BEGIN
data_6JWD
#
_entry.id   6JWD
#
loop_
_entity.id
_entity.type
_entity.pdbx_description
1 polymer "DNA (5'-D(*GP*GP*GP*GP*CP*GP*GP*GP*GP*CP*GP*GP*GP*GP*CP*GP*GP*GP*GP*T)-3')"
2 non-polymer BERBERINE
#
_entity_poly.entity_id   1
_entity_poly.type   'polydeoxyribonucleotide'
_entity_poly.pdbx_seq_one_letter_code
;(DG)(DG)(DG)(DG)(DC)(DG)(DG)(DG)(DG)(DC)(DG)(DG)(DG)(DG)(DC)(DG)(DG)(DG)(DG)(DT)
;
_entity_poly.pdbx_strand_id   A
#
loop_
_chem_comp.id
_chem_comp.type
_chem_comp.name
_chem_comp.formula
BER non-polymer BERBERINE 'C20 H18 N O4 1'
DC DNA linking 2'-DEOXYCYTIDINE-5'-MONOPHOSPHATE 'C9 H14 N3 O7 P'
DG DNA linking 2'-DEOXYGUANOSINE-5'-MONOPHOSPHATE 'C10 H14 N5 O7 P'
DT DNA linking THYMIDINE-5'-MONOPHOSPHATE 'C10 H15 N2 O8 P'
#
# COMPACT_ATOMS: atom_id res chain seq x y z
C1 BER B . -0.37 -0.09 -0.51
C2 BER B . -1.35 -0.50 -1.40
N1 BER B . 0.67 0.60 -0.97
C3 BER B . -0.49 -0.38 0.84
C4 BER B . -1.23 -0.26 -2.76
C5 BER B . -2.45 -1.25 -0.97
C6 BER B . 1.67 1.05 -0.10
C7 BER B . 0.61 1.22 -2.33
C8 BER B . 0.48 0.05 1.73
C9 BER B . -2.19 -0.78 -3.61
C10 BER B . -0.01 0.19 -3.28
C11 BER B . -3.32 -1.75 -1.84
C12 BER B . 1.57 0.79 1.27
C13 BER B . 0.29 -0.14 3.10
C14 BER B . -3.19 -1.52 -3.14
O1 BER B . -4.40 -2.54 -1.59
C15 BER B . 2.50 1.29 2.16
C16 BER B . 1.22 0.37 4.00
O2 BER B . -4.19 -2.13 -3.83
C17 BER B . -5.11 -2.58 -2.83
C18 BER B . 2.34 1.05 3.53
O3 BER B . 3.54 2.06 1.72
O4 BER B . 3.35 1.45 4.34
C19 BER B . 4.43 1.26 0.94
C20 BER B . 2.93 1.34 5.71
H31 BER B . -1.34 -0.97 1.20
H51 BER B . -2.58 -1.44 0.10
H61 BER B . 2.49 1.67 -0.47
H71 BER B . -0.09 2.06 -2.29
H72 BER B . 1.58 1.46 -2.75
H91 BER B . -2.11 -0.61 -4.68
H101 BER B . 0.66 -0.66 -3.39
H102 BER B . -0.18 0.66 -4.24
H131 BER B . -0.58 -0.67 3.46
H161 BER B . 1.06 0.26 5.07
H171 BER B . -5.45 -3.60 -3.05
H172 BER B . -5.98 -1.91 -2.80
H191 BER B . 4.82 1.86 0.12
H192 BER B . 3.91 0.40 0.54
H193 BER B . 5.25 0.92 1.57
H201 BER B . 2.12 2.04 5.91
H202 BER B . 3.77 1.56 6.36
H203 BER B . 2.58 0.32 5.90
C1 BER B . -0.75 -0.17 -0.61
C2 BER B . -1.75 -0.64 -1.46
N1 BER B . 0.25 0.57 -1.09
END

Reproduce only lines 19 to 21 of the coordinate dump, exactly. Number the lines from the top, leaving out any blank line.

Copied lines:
loop_
_chem_comp.id
_chem_comp.type